Politics & Government

Growth of California's pot industry is good news for unions

MARIN COUNTY — In a suburban oasis amid golden hills north of San Francisco, members of the United Food and Commercial Workers union are processing thousands of marijuana cigarettes a day, rolling joints in rice paper cylinders from Amsterdam.

The startup factory for a Bay Area firm called Medi-Cone is part of a commercial industry evolving to serve the hundreds of thousands of medical pot users who can legally use the drug in California, as well as marijuana dispensaries amassing an estimated $1.3 billion in annual transactions.

As Californians prepare to vote on a November ballot initiative that would expand legalization to recreational pot use, labor groups see the potential for perhaps tens of thousands of unionized jobs.

United Food and Commercial Workers Union, Local 5, which has 32,000 members in California working in trades including the grocery and food processing industries, began organizing marijuana "bud tenders," greenhouse workers, packagers and laboratory technicians last spring.

"The cannabis industry is a retail agriculture food processing industry and we are a retail agriculture and food processing union," said Dan Rush, the union's director of special operations. "If we were not on top of this industry and its emergence, we would be asleep at the wheel."

He said the union is negotiating contracts for pot workers ranging from cultivators to scientists that would provide pay scales of $25 to $50 an hour, as well as health care.

Recently, the Teamsters signed a contract to represent indoor cannabis growers for Marjyn Investments LLC, an Oakland management firm that oversees cultivation and hiring for medical pot dispensaries.

The powerful Service Employees International Union doesn't intend to represent pot workers. But the 700,000-member union, made up largely of public employees, has endorsed the marijuana initiative, Proposition 19, because of its potential to generate tax revenue.

SEIU California communications director Mary Gutierrez said taxes from a commercial marijuana industry could save "a lot of crucial" programs in a state with a massive budget deficit.

"I think this could potentially be an industry that produces a lot of good jobs" for other unions, Gutierrez said.

In Marin County, Matt Witemyre, a member of UFCW Local 5, earns $25 an hour as chief of staff for Medi-Cone. On a recent weekday, he hovered in a Medi-Cone work room, filling dozens of marijuana cigarettes and encasing six-packs of designer pot – Grand Daddy Purple and Sour Diesel – into retail packaging for dispensaries.

"We're hoping to see dozens, if not hundreds of employees producing these joints – and a full, integrated line, from hash to edibles, all high-quality, top-shelf bud," Witemyre said.

Union penetration in the pot industry is still limited, encompassing a few hundred people out of a potential labor force of tens of thousands.

The United Food and Commercial Workers represents 170 employees working in California pot industries.

Teamsters official Lou Marchetti negotiated a marijuana contract for Teamsters Local 70 in Oakland, garnering union wages and a pension plan for pot gardeners, trimmers and plant cloners. Though the Teamsters have fewer than 40 weed workers, Marchetti said, "we're just getting to the tip of the iceberg."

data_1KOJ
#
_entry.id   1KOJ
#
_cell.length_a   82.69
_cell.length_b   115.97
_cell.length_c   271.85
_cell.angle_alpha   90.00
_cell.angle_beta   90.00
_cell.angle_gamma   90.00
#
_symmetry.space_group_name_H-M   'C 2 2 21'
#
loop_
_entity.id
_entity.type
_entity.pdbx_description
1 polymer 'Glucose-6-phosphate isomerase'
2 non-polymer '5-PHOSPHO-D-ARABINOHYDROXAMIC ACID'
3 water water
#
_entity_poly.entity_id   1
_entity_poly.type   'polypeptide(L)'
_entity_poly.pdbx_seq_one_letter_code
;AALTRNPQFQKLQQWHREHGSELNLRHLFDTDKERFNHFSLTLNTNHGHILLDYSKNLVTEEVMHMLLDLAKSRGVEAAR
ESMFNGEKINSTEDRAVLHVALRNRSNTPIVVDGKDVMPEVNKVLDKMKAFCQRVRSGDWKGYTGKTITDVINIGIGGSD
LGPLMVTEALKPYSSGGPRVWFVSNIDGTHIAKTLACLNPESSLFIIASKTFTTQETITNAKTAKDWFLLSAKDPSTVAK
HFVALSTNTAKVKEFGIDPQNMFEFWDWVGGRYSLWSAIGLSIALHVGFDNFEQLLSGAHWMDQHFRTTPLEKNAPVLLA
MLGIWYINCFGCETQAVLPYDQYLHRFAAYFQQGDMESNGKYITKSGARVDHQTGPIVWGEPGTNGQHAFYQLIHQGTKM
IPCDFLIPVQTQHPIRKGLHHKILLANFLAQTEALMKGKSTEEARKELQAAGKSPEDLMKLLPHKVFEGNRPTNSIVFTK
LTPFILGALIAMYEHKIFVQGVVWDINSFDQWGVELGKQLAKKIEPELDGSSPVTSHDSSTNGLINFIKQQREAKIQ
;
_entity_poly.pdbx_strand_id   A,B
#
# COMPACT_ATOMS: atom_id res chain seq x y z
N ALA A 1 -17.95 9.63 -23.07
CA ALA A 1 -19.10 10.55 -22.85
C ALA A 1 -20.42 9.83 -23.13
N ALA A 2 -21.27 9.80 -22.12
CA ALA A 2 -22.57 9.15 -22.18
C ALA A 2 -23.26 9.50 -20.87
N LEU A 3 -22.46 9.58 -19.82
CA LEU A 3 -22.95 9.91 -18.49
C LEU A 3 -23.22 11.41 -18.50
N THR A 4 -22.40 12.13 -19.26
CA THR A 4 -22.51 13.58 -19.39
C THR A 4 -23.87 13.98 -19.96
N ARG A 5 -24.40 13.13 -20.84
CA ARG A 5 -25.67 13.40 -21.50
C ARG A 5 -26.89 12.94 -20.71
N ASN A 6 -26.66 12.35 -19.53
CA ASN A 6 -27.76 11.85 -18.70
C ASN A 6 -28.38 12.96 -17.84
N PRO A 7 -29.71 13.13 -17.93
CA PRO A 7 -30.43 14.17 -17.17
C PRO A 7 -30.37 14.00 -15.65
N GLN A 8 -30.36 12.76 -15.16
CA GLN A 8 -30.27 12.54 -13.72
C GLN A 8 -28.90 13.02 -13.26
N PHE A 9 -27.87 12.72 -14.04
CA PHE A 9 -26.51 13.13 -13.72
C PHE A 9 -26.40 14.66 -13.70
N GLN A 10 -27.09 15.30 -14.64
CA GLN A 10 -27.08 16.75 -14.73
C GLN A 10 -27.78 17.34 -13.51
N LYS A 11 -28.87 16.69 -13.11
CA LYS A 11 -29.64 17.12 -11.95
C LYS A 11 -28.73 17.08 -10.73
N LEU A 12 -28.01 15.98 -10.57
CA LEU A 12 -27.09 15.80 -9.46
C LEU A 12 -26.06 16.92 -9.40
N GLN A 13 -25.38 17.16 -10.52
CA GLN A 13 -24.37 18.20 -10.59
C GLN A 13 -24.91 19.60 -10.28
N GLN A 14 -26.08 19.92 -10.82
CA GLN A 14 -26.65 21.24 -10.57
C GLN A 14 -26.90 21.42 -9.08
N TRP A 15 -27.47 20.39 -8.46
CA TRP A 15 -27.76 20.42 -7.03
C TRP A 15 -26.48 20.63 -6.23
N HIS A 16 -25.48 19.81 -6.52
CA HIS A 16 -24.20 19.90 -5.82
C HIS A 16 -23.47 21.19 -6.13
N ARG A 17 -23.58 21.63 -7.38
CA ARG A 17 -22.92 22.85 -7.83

Proposition 19 proponent Jeff Jones, who founded the Oakland Cannabis Buyers Cooperative, one of California's earliest medical marijuana outlets, said the medicinal industry employs up to 10,000 people statewide. Jones, who helped create the initiative, said legalizing recreational pot use could create "40,000 to 60,000 sustainable jobs."

For now, Oakland is the hub of the push to transform California's marijuana market into a major commercial enterprise.

The Oakland City Council recently voted to offer local licenses for four marijuana growing and production factories. The city intends to levy a 5 percent tax on industrial cultivation of medical marijuana – and raise it to 10 percent if pot products are produced for recreational use.

Not only do the unions want in on the Oakland industry, but marijuana entrepreneurs see political legitimacy in signing labor accords.

Jeff Wilcox, a former construction industry executive seeking one of the Oakland cultivation licenses, is promising 400 union jobs in a "business park for the cannabis industry" that would include commercial grow rooms, bakeries and laboratories.

In construction, Wilcox ran a non-union shop. He says he "fought the carpenters (union) for years," but now views unions as a means to win political support. "Unions are the first line of defense for any employees – and politicians listen to the unions," he said.

The industrial weed rush offends Los Angeles City Council member Dennis Zine, who is irked that Oakland is commercializing cultivation and unions want in.

Los Angeles moved to shutter hundreds of pot shops under a strict local ordinance passed this year. But Zine, a former police union president, says the city is seeing unsanctioned marijuana-growing warehouses "that remind me of the bootlegging industry."

"There's no question unions are trying to grab new members. But I don't support it," he said. "If the people are foolish enough to support this , we'll be competing with the drug cartels."

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